national data security standards such as those outlined in the Data Security Act
of 2015-and moving forward with innovative payment security solutions.
Editor's Note: Talk about bending facts and information to fit your position.
This executive director has obviously not worked in retail nor does she
understand that it was Master Card and Visa that stonewalled PIN not the
retailers. Saying the American public was not smart enough to remember their PIN's.
12 Cloud Security Threats
The 'Treacherous 12,' top security threats org.'s face in the cloud
As the RSA Conference last week, the CSA (Cloud Security Alliance) listed the
"Treacherous 12," the top 12 cloud computing threats organizations face in 2016.
1: Data breaches - Cloud environments face many of the same
threats as traditional corporate networks with the providers as
2: Compromised credentials and broken authentication - lax
authentication, weak passwords, and poor key or certificate
3: Hacked interfaces and APIs - IT teams use interfaces and
APIs to manage and interact with cloud services.
4: Exploited system vulnerabilities - System vulnerabilities,
exploitable bugs, becoming bigger problem with advent of
multitenancy in cloud computing.
5: Account hijacking - Phishing, fraud, and software exploits
are still successful, and cloud services add a new dimension to the
threat because attackers can eavesdrop on activities, manipulate
transactions, and modify data. Attackers may also be able to use the
cloud application to launch other attacks.
6: Malicious insiders - The insider threat has many faces: a
current or former employee, a system administrator, a contractor, or
a business partner.
7: The APT parasite - advanced persistent threats (APTs)
"parasitical" forms of attack.
8: Permanent data loss - malicious hackers known to
permanently delete cloud data to harm businesses, & cloud data
centers are vulnerable to natural disasters as well.
9: Inadequate diligence - without fully understanding the
environment and its associated risks may encounter a "myriad of
commercial, financial, technical, legal, and compliance risks."
10: Cloud service abuses - Cloud services can be commandeered
to support nefarious activities.
11: DoS attacks - they've gained prominence again thanks to
cloud computing because they often affect availability
12: Shared technology, shared dangers
- Cloud service providers share infrastructure, platforms, and
applications, and if a vulnerability arises in any of these layers,
it affects everyone.
FBI Says Threat From 'Ransomware' Is Expected to Grow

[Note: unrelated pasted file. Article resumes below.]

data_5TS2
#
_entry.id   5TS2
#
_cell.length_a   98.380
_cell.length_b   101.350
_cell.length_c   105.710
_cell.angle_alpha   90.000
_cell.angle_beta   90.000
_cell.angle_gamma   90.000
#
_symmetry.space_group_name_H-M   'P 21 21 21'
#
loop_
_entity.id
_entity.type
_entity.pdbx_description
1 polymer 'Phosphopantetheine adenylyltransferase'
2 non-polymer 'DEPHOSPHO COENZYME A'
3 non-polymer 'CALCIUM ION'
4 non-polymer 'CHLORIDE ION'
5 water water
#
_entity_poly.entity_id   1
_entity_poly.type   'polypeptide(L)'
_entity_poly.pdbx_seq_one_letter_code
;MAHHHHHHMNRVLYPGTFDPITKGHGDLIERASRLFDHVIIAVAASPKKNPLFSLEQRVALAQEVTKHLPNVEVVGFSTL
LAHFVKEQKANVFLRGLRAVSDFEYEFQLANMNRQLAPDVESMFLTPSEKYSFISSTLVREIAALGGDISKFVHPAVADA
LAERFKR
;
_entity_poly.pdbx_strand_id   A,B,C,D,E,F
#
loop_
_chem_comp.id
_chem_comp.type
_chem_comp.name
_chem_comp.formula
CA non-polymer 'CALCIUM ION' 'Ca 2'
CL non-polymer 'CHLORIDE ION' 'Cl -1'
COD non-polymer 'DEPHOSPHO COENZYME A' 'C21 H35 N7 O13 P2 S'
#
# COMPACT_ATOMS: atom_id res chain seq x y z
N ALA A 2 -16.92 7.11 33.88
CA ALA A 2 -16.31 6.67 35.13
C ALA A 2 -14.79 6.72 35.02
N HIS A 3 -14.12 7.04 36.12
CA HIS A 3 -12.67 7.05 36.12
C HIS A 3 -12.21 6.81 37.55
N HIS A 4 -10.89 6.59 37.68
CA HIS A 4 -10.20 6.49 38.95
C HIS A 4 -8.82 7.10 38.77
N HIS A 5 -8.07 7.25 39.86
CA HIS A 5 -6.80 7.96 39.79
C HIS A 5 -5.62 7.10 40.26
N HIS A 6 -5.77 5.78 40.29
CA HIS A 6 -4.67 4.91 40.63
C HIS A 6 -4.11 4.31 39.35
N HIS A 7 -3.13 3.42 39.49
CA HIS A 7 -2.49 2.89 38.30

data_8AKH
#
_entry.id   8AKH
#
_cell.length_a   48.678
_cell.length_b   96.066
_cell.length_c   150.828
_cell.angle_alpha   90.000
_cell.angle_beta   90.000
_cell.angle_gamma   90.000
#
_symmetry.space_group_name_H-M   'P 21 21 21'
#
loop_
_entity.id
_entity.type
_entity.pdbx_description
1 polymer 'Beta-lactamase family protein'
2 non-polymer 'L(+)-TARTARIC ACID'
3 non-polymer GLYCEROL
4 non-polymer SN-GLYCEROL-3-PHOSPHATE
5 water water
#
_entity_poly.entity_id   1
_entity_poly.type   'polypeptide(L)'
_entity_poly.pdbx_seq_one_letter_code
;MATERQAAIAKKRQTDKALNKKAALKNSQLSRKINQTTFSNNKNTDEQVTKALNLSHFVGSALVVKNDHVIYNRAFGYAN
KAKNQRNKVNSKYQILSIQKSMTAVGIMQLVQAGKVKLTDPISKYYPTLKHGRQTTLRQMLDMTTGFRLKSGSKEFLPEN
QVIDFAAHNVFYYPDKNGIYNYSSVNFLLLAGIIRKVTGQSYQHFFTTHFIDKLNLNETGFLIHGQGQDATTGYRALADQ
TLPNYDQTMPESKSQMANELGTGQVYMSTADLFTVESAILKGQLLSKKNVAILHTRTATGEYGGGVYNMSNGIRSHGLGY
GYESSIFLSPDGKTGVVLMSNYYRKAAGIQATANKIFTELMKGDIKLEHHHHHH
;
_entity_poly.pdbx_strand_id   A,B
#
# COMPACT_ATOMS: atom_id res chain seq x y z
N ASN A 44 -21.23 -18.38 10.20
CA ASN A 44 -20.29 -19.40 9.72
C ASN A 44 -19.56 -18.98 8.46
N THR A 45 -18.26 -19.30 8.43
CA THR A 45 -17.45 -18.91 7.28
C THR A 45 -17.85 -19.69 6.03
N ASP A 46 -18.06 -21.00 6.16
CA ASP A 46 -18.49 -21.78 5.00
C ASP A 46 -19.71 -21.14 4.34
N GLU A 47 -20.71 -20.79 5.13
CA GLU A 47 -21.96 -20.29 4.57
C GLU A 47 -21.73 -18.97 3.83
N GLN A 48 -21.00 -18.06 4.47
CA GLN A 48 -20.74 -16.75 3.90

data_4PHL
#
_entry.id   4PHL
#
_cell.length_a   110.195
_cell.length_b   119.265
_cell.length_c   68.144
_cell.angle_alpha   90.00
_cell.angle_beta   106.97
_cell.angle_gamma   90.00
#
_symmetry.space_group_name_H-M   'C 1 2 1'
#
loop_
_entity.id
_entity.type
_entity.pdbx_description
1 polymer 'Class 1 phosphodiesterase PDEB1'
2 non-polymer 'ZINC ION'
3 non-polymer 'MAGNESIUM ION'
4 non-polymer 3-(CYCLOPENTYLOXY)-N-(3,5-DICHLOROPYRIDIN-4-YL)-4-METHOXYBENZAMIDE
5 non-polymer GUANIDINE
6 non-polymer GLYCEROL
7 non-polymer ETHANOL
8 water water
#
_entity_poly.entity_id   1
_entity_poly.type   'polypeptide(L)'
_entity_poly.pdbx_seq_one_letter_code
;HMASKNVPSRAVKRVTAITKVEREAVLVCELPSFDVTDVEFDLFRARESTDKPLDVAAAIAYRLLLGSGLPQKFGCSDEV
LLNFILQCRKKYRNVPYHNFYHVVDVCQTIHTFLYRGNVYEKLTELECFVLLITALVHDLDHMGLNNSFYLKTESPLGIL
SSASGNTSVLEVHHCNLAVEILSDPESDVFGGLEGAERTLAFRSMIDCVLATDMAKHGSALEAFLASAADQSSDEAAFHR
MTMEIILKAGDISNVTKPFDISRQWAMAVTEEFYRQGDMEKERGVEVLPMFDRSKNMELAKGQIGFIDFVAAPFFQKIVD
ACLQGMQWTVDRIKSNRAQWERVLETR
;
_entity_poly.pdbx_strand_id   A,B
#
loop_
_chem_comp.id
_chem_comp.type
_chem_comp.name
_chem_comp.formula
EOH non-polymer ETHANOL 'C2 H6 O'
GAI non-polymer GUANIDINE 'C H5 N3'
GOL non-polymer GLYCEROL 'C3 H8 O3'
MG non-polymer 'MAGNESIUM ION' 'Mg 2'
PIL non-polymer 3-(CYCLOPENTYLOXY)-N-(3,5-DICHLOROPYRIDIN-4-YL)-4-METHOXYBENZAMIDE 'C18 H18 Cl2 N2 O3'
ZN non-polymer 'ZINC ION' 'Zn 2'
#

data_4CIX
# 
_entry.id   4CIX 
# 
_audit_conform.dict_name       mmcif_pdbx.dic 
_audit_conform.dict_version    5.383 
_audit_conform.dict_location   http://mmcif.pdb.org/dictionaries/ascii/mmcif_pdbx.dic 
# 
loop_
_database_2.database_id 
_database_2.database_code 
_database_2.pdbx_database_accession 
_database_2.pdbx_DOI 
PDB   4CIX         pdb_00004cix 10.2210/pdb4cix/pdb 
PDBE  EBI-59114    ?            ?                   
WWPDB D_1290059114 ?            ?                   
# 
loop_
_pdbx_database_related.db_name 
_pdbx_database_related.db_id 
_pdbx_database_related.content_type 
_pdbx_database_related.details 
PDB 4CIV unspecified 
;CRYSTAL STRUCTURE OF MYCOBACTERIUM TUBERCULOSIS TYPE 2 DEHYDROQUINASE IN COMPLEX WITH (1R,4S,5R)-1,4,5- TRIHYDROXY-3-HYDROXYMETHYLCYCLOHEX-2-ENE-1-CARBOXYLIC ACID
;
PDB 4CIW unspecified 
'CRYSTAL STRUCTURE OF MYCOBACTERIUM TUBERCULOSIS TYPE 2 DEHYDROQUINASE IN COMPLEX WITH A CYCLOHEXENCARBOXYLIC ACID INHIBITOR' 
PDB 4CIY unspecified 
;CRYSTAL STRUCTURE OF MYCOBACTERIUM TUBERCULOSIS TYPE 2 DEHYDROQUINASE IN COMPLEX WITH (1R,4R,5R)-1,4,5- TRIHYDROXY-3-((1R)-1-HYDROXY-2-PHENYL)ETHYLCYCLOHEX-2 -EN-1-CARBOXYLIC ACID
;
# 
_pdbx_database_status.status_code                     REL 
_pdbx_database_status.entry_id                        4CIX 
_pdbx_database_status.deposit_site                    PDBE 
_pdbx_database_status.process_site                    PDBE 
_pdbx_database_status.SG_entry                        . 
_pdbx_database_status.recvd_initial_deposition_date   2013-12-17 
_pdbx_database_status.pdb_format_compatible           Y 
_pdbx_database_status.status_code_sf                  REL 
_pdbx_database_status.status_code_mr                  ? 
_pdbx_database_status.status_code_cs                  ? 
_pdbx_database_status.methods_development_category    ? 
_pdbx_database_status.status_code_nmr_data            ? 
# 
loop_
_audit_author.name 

2015 - 2,453 cases paying our $24.1M
More Americans are being victimized by hackers extorting money through so-called
ransomware, the Federal Bureau of Investigation said Thursday, and the
law-enforcement agency expects the problem to get worse this year.
Soon-to-be-released data from the FBI's Internet Crime Complaint Center will
show that in 2015 there were 2,453 reported ransomware incidents, in which
victims paid about $24.1 million total.
The problem of ransomware, Mr. Stangl said, "is growing...The only reason why
these campaigns are successful is because people pay" and he warned that the
only way to deter skilled criminals is to make copies of important data
before they strike.
ISS expanding corporate office & warehouse
space to meet growing LP demand
our humble beginning based out of our Founder's garage,
Industrial Security Solutions (ISS) has grown into a national competitor in
the loss prevention industry. As a supplier of retail security tags, EAS
systems, CCTV and other anti-shoplifting solutions, ISS experienced a banner
year in 2015. There were many positive things to take away, but one of our
favorite achievements was that we were able to increase our installation and
service business by over 30%! We take pride that companies trust us with their
loss prevention needs and 2015 proved the word is out that we take care of our
The trend is certainly continuing in 2016, with the
recent announcement that ISS will be doubling its office and warehouse space
this year to meet the company's growing demand. With this additional space we
will be able to carry more inventory and fill your orders faster than ever!
Industrial Security Solutions is a supplier of AM and RF retail security tags,
EAS systems, labels and detachers, and offers custom CCTV and EAS system
installation services for retailers nationwide. We believe in "partnering" with
our clients by providing creative and flexible anti-theft solutions to meet your
specific loss prevention needs. Industrial Security Solutions carries a full
range of retail security products with worldwide shipment capabilities. With our
Tag Trade Out and Recycling Programs, we help customers keep their loss
prevention technology up-to-date.
anti-shoplifting / CCTV product line offers maximum value to retailers, due to
creative and flexible security solutions. It is our steadfast belief that
systems should, and do, vary by client. You cannot always force a square peg
into a round hole! Industrial Security Solutions will appeal to the retailer
with large and/or multiple facilities, as well as to the independent business
owner. Our ability to integrate complete anti-shoplifting solutions, no matter
what the size or complexity, is unsurpassed. Our team pledges to supply fast and